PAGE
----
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  • Copies of A Brief History of Nether Providence are on sale at Furness Library and the Nether Providence Township Building.
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William Penn Weekend

The last weekend of September, local historical organizations will commemorate the 300th anniversary of William Penn’s death with a schedule of activities celebrating his legacy of tolerance.

  • Thursday, September 27: Lecture at Lima Estates, 7:00 PM
  • Friday, September 28: Colonial Music Presentation, 6:00 to 7:30 PM at Newlin Grist Mill
  • Saturday, September 29: Bus & Car Tour of Historic Sites (contact Delaware County Historical Society for details: 610 359-0832).
  • Sunday, September 30: Self-Guided Tours of Historic Sites

Nether Providence Historical Society will have a display of Sharpless family history at Chester Meeting House (520 East 24th Street, Chester) on Sunday afternoon from 1:00 until 3:00 PM.

The John and Jane (Moore) Sharpless (Sharples) family were the first permanent English settlers in what became Nether Providence, in 1682 on a Penn land grant. They are buried at the Chester Meeting House. A son, after finishing the house his father started, “Wolley Stille,” on today’s Harvey Road lived in a house on Providence Great Road from 1700 until 1720, now known as 322 North Providence Road.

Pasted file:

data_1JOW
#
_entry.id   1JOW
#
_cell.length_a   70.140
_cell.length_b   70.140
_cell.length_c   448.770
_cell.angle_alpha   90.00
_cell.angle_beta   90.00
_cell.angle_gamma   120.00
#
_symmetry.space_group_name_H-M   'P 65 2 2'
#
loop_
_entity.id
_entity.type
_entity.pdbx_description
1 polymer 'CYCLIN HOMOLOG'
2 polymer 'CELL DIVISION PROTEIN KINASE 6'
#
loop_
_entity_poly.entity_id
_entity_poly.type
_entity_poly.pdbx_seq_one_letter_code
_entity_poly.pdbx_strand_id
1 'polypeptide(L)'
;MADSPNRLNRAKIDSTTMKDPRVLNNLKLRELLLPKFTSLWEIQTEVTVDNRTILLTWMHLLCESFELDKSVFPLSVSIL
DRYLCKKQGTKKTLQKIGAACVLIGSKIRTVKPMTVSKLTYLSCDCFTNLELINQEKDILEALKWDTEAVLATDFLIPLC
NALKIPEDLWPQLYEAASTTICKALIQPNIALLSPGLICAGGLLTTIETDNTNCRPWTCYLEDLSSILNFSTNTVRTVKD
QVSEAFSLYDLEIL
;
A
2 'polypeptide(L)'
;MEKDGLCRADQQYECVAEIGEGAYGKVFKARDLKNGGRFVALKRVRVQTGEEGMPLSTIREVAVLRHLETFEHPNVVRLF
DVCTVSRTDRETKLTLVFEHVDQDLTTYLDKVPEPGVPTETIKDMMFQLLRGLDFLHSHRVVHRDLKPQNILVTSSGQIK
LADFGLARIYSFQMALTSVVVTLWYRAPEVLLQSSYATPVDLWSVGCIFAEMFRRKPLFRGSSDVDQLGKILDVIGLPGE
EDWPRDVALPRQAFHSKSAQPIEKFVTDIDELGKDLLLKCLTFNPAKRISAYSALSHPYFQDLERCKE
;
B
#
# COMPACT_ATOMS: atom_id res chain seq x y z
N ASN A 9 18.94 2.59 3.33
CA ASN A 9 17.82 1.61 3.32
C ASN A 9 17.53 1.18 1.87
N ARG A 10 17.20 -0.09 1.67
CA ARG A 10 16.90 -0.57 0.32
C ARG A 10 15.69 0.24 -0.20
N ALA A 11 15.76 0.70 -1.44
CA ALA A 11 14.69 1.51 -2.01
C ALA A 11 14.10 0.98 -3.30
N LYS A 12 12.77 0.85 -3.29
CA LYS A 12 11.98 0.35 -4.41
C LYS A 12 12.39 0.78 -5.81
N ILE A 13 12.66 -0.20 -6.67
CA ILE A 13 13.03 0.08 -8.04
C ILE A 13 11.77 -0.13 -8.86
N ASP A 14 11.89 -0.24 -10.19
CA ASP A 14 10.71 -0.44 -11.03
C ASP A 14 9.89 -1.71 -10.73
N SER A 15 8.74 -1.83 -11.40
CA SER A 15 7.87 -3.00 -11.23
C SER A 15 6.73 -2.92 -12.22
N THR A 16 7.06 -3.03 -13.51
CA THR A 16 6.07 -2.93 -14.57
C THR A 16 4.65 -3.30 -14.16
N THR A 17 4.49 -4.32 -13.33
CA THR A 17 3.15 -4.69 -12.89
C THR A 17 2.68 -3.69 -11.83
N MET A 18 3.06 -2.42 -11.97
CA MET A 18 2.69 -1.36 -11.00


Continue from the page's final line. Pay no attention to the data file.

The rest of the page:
Other sites open Sunday afternoon are the Pusey Plantation in Upland, and the Delaware County Historical Society Library and Museum in Chester, and the 1724 Court House next door.

Come visit local history sites this special Penn weekend, especially our Sharpless display at the Chester Meeting House!

In the News…One Hundred Years Ago Today

Click image to enlarge.

Click image to enlarge.

In the January 17, 1913 issue of the Chester Times, Mr. Leiper ran an ad for his quarries – urging readers to “build, don’t rent.” You could reach the company by phoning “36-A” if you had a phone (fewer than 10% of households did).

Among that day’s advertisements was one for a dentist, accompanied by a macabre illustration, offering to pull teeth for free! Myers & Brothers apparently earned their living on the replacements: “Good teeth” for $5 and “Gold crowns” for $3. Using an inflation calculator, the buying power of $5 in 1913 would be worth $116 now – quite a bargain for all that dental work! Today, The Myers’ building at 514 Market Street (Avenue of the States) in Chester appears to be unoccupied on the upper floors. The first floor is Lou’s Jewelry and Pawn Shop.

The Delaware River: A History of the Waterfront presented by Nancy Webster

Join Us!

Sunday, June 3rd at 2 pm at The Helen Kate Furness Free Library

Formed in the ice ages, the Delaware River was an early trade route for the Indians and exploration route for Europeans. It has served as a means of transportation and a facilitator for early settlements and later industries. It has been vital in wars, old and recent. It has hosted queens and pirates, pleasure boats and aircraft carriers.
Join us as Ms. Webster takes us on a historical tour of the River.

The program is free and open to the public.